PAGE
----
09/20/2013 04:33 pm ET | Updated Nov 20, 2013

How Do You Spend Your Energy?

As fall is about to pop, I think of technicolor: the evolving spectacle performed by battalions of elm, birch, and maple. I look forward to the piles of yellow, red, and orange leaves that beg you to dive in. I crave the fermenting smell of seasons changing.

But I saw a tree the other day prematurely bare, and I envisaged the stark gray of early winter. My work takes me from Maine to New York between fall and the holidays. I watch the seasons change on the same roads up and down the coast, and I imagined it in time lapse. The bright green becomes the fall rainbow before time where only the evergreens color the monochrome landscape.

Both kinds of trees show off in their season. The deciduous reign in fall, but the evergreen stand out against the snow. Each has a totally different cycle. Each would die if they lived like the other. Which kind of tree, deciduous or evergreen, most represents the way you manage your energy?

I think most of us become miserable because we haven't paid enough attention to how we most naturally perform best. Based on your genetics and your health, every day you have a limit. Like a child that plays until it can't anymore, and then falls asleep in its chair during dinner, at a certain point the human body needs rest. But we all burn energy differently.

Each day, week, and season do you burst like the maple or burn consistently like a spruce? Trees drop their leaves by the season or handfuls each day based on survival. The Elm lasts through the dark months, where the water is held hostage by the cold, by going dormant. The pine needs less light and water and so it can slough and produce needles in any season. Both varieties are beautiful, but they thrive in the right ecosystem.

Some of us thrive through the cycles of work and family by engaging fast and furious and then hiding away for a while. Others are always present, consistent and available. Neither style is better or worse. Both ways of being are essential in any culture or community.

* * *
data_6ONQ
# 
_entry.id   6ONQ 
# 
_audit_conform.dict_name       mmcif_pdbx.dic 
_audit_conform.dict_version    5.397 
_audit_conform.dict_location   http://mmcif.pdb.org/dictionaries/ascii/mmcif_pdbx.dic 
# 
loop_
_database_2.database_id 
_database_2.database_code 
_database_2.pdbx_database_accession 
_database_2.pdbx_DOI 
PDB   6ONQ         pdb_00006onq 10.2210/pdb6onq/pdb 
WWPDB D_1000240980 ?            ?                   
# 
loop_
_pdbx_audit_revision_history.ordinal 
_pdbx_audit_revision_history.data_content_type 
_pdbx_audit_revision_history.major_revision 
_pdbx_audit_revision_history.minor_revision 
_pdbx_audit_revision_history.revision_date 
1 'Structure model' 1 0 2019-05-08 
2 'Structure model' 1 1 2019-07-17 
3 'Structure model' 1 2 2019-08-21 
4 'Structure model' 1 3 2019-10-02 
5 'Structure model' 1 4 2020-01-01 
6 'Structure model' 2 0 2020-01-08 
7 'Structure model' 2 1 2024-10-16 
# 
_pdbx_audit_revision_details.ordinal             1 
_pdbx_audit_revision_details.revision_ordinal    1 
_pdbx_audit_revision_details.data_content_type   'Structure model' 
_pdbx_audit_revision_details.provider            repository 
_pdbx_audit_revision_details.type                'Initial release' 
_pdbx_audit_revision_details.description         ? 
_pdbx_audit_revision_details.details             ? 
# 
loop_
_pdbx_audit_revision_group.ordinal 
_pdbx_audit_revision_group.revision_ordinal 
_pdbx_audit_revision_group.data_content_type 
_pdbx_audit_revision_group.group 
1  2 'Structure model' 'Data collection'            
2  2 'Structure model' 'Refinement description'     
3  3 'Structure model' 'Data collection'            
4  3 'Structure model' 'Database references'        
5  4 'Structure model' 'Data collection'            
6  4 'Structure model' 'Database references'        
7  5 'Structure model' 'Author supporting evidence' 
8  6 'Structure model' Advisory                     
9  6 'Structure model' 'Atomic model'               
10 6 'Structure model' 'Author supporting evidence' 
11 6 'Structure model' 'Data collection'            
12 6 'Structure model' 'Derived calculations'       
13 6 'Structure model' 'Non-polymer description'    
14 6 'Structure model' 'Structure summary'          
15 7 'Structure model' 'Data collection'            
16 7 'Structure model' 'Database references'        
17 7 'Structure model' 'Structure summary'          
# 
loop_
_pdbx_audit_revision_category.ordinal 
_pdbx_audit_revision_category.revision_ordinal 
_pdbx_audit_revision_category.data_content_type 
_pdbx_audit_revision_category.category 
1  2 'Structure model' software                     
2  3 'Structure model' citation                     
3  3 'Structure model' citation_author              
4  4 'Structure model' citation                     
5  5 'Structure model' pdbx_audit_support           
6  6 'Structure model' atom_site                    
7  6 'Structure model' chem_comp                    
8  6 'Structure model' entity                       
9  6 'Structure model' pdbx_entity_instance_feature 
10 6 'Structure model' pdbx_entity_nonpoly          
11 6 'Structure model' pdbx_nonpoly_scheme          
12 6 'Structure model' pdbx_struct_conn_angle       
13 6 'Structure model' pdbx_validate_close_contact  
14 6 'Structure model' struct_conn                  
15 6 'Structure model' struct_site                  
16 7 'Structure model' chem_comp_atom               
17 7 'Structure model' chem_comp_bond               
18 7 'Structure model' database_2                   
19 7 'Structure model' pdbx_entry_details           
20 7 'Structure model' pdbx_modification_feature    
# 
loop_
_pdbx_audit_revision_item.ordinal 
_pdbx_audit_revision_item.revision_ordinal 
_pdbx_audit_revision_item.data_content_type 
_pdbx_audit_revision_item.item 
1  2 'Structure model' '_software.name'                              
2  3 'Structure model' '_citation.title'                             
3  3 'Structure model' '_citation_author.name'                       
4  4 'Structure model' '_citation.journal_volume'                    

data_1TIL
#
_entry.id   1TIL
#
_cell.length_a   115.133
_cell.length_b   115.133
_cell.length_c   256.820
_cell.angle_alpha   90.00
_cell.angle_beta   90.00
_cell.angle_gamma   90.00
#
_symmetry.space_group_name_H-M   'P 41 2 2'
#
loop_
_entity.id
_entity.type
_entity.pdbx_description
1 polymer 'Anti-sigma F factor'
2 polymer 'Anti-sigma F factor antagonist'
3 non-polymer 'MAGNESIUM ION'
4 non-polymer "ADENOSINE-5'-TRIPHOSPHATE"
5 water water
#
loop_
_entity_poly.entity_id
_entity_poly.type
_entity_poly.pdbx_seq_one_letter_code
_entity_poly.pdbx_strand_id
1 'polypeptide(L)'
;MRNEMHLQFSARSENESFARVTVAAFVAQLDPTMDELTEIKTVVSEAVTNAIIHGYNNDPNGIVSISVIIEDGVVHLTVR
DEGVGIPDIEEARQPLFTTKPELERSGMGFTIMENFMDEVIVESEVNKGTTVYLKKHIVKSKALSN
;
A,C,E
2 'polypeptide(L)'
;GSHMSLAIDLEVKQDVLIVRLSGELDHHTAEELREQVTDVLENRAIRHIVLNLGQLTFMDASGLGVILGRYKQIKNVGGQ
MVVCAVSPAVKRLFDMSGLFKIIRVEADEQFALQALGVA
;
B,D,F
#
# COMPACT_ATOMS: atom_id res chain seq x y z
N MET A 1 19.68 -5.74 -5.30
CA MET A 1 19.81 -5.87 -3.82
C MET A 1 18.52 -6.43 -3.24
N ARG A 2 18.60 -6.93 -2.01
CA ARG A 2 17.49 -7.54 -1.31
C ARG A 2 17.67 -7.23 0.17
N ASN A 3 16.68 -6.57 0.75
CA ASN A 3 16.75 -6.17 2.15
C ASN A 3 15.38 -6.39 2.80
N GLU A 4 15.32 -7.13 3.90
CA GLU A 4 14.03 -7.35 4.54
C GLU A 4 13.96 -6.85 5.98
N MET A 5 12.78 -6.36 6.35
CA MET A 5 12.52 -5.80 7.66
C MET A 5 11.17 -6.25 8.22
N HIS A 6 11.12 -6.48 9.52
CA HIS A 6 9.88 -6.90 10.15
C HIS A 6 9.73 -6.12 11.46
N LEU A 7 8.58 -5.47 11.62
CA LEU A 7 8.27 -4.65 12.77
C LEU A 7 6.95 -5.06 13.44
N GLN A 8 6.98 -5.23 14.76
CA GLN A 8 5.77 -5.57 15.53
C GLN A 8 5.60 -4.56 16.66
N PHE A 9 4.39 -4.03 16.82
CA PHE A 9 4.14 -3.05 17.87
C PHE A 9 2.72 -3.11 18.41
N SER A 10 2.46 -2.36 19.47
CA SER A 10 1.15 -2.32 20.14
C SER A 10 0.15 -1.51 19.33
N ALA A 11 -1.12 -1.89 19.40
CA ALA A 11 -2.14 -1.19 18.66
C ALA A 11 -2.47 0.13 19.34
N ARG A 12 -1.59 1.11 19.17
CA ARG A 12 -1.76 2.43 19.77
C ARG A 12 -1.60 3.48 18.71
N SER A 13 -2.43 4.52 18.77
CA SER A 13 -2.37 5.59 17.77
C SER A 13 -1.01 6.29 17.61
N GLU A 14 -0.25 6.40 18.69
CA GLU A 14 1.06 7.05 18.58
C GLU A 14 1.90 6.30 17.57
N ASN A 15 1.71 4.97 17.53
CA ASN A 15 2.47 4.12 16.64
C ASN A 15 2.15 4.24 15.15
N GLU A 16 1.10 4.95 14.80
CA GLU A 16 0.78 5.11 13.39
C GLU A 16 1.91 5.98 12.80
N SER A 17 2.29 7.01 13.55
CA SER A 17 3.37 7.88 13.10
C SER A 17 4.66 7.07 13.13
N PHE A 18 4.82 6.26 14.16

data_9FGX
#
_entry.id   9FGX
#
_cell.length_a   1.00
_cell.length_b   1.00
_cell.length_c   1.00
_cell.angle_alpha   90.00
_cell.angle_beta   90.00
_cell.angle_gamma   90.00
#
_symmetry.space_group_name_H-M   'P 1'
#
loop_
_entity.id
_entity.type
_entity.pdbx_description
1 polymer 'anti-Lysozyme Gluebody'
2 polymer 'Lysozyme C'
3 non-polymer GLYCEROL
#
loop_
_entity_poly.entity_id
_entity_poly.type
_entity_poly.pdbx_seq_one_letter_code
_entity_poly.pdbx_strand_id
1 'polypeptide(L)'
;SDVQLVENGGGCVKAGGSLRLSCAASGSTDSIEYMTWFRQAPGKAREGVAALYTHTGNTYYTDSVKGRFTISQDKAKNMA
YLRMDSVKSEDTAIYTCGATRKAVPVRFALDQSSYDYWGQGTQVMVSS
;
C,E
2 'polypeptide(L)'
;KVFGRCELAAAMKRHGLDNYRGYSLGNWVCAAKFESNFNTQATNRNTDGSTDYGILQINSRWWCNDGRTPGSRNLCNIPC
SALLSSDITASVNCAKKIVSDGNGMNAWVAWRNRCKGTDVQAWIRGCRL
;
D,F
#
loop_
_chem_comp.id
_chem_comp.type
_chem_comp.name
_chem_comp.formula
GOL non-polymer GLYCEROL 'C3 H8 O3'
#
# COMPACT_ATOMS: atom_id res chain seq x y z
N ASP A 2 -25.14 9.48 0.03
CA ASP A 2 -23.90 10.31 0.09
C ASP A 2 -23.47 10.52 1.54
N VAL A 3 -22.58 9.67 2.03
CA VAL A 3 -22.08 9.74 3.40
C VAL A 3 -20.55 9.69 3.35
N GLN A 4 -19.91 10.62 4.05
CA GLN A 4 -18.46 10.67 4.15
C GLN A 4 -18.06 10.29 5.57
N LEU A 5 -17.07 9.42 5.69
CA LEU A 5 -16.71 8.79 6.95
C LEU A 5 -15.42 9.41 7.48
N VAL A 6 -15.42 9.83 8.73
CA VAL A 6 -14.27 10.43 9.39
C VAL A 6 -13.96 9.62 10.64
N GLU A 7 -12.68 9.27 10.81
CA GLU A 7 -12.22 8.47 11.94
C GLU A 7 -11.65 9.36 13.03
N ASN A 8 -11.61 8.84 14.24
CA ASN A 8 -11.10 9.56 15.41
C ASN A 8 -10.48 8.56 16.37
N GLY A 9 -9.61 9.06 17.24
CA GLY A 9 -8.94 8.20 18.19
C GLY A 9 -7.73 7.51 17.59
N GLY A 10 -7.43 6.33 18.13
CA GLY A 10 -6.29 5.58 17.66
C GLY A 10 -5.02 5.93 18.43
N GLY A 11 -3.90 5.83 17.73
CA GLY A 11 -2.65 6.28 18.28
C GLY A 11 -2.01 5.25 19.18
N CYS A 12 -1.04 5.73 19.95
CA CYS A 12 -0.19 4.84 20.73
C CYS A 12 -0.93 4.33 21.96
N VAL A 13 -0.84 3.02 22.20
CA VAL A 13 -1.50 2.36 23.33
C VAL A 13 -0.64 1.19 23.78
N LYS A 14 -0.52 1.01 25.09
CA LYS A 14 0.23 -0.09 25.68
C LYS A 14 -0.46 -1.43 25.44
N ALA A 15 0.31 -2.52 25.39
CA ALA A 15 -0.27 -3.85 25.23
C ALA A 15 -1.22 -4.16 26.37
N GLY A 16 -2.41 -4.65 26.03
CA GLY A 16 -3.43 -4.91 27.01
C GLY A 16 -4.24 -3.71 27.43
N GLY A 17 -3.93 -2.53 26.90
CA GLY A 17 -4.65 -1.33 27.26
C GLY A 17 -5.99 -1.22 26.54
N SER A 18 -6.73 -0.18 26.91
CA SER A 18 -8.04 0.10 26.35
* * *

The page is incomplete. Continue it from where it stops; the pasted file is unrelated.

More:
The problem comes when you find yourself in an environment that doesn't match your natural style.

You're deciduous: You like to make sales presentations once a week, and a change in your business model has you at client sites daily; you are a homebody, who likes to travel three times a year, and now your job has you on the road every week. You loved to see your parents for the weekend, and now they live with you.

You're evergreen: You like to be out in the field, and suddenly you're tied to a desk; you have a clear schedule for every day and now a change at work means every day is different; you love family around all the time and your nest just emptied.

Are you deciduous or evergreen? When we recognize how we are at our best, whether we're made for bursts of energy or the slow, consistent burn of our internal resources, that's when we can advocate for ourselves.

We will always be miserable if we're doing things against our nature. We will always feel off if the requirements of our daily life don't match how we want and need to expend energy. And, when we find cycles of life that best match who we truly are, we can always show our our colors.

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